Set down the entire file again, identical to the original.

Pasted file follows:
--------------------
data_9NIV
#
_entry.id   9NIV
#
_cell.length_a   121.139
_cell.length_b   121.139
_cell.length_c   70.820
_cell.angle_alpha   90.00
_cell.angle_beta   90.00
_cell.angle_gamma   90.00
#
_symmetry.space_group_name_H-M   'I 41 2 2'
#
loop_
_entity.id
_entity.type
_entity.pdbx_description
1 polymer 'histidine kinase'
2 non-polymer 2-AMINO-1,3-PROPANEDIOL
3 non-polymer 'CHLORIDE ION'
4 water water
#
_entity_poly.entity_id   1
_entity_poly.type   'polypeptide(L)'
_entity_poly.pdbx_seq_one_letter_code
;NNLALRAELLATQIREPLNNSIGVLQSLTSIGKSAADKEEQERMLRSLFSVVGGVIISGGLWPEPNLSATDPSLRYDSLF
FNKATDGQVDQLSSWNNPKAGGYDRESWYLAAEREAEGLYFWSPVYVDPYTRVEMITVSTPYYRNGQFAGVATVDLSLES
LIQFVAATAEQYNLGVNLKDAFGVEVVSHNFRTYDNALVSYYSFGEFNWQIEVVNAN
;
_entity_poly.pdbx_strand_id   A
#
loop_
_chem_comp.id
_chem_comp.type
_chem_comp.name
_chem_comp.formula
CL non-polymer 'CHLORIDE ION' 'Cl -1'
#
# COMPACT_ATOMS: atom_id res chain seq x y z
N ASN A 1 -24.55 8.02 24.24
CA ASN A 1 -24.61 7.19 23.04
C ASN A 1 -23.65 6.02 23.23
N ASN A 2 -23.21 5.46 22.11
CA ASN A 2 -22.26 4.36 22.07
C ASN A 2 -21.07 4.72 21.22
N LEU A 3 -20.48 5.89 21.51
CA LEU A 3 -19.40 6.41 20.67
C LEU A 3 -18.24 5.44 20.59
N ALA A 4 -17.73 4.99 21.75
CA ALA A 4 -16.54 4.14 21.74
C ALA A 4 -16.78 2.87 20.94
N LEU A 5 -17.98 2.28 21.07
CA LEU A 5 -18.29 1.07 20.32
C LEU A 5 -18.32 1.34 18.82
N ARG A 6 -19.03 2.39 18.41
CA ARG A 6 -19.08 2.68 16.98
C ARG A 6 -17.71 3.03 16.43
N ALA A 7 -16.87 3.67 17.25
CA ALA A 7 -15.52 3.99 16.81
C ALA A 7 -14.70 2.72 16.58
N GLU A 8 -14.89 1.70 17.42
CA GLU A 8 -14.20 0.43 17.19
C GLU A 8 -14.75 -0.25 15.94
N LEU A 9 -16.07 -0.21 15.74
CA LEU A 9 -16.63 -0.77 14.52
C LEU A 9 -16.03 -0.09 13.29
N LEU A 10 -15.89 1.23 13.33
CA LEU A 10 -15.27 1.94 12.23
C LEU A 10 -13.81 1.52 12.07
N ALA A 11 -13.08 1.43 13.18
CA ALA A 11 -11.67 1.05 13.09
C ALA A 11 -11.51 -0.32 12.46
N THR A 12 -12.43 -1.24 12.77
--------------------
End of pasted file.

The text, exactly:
data_9NIV
#
_entry.id   9NIV
#
_cell.length_a   121.139
_cell.length_b   121.139
_cell.length_c   70.820
_cell.angle_alpha   90.00
_cell.angle_beta   90.00
_cell.angle_gamma   90.00
#
_symmetry.space_group_name_H-M   'I 41 2 2'
#
loop_
_entity.id
_entity.type
_entity.pdbx_description
1 polymer 'histidine kinase'
2 non-polymer 2-AMINO-1,3-PROPANEDIOL
3 non-polymer 'CHLORIDE ION'
4 water water
#
_entity_poly.entity_id   1
_entity_poly.type   'polypeptide(L)'
_entity_poly.pdbx_seq_one_letter_code
;NNLALRAELLATQIREPLNNSIGVLQSLTSIGKSAADKEEQERMLRSLFSVVGGVIISGGLWPEPNLSATDPSLRYDSLF
FNKATDGQVDQLSSWNNPKAGGYDRESWYLAAEREAEGLYFWSPVYVDPYTRVEMITVSTPYYRNGQFAGVATVDLSLES
LIQFVAATAEQYNLGVNLKDAFGVEVVSHNFRTYDNALVSYYSFGEFNWQIEVVNAN
;
_entity_poly.pdbx_strand_id   A
#
loop_
_chem_comp.id
_chem_comp.type
_chem_comp.name
_chem_comp.formula
CL non-polymer 'CHLORIDE ION' 'Cl -1'
#
# COMPACT_ATOMS: atom_id res chain seq x y z
N ASN A 1 -24.55 8.02 24.24
CA ASN A 1 -24.61 7.19 23.04
C ASN A 1 -23.65 6.02 23.23
N ASN A 2 -23.21 5.46 22.11
CA ASN A 2 -22.26 4.36 22.07
C ASN A 2 -21.07 4.72 21.22
N LEU A 3 -20.48 5.89 21.51
CA LEU A 3 -19.40 6.41 20.67
C LEU A 3 -18.24 5.44 20.59
N ALA A 4 -17.73 4.99 21.75
CA ALA A 4 -16.54 4.14 21.74
C ALA A 4 -16.78 2.87 20.94
N LEU A 5 -17.98 2.28 21.07
CA LEU A 5 -18.29 1.07 20.32
C LEU A 5 -18.32 1.34 18.82
N ARG A 6 -19.03 2.39 18.41
CA ARG A 6 -19.08 2.68 16.98
C ARG A 6 -17.71 3.03 16.43
N ALA A 7 -16.87 3.67 17.25
CA ALA A 7 -15.52 3.99 16.81
C ALA A 7 -14.70 2.72 16.58
N GLU A 8 -14.89 1.70 17.42
CA GLU A 8 -14.20 0.43 17.19
C GLU A 8 -14.75 -0.25 15.94
N LEU A 9 -16.07 -0.21 15.74
CA LEU A 9 -16.63 -0.77 14.52
C LEU A 9 -16.03 -0.09 13.29
N LEU A 10 -15.89 1.23 13.33
CA LEU A 10 -15.27 1.94 12.23
C LEU A 10 -13.81 1.52 12.07
N ALA A 11 -13.08 1.43 13.18
CA ALA A 11 -11.67 1.05 13.09
C ALA A 11 -11.51 -0.32 12.46
N THR A 12 -12.43 -1.24 12.77